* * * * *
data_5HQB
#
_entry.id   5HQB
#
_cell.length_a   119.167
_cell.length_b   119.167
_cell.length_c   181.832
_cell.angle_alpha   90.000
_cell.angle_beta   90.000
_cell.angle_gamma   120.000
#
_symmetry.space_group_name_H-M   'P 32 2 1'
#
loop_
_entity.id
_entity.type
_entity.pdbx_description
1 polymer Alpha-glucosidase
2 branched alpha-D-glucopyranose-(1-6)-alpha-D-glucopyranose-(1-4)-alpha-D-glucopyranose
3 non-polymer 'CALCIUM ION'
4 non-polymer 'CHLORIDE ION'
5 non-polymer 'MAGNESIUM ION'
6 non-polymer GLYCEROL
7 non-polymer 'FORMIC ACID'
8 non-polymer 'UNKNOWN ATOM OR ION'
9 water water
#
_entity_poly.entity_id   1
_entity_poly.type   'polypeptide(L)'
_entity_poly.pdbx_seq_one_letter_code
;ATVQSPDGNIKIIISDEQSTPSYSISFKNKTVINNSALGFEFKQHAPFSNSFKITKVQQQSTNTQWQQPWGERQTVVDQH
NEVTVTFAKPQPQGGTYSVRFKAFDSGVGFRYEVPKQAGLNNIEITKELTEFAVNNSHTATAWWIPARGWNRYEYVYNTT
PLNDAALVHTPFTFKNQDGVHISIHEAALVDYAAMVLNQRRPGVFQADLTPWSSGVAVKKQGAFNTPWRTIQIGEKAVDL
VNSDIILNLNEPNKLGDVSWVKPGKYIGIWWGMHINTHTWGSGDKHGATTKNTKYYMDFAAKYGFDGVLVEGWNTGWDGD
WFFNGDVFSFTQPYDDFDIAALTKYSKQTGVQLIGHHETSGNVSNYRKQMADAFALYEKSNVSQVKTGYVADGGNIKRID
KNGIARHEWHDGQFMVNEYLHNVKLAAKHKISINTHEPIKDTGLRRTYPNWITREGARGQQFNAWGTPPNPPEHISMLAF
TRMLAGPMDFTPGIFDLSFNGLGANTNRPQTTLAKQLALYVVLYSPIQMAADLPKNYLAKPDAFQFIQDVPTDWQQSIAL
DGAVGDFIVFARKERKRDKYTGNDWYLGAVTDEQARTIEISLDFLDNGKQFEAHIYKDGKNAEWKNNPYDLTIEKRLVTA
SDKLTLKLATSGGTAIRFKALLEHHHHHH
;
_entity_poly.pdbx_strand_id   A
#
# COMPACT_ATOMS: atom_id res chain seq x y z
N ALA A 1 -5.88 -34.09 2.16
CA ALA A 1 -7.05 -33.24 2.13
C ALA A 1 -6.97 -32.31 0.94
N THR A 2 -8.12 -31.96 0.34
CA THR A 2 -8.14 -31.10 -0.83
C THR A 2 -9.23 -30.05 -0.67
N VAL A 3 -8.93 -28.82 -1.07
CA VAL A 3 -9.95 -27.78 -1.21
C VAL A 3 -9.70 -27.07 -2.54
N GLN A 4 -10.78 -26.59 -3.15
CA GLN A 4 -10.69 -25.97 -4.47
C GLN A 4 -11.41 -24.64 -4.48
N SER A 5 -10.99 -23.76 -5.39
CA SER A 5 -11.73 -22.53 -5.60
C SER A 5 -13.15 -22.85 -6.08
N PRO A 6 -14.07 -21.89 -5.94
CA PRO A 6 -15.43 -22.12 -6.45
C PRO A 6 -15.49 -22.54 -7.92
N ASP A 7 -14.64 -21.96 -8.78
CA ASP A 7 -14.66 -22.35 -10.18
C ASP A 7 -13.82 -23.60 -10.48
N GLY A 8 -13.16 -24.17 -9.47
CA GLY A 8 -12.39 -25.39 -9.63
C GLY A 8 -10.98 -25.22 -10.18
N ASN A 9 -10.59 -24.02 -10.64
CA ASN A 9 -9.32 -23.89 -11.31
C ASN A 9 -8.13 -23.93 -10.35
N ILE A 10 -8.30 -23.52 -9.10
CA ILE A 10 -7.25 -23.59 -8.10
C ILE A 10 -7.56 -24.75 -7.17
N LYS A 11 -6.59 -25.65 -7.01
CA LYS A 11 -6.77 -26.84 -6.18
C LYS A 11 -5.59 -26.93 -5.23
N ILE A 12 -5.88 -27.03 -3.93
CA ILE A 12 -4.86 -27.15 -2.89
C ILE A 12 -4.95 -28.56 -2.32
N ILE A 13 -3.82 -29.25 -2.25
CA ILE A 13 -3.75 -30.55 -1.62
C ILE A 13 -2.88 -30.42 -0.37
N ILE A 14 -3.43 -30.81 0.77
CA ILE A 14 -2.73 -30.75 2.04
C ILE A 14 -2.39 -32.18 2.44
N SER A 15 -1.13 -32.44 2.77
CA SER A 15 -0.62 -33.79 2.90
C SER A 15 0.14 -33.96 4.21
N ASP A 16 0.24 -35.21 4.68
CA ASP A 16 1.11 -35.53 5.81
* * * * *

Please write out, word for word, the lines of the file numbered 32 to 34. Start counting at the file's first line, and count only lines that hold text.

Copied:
NEVTVTFAKPQPQGGTYSVRFKAFDSGVGFRYEVPKQAGLNNIEITKELTEFAVNNSHTATAWWIPARGWNRYEYVYNTT
PLNDAALVHTPFTFKNQDGVHISIHEAALVDYAAMVLNQRRPGVFQADLTPWSSGVAVKKQGAFNTPWRTIQIGEKAVDL
VNSDIILNLNEPNKLGDVSWVKPGKYIGIWWGMHINTHTWGSGDKHGATTKNTKYYMDFAAKYGFDGVLVEGWNTGWDGD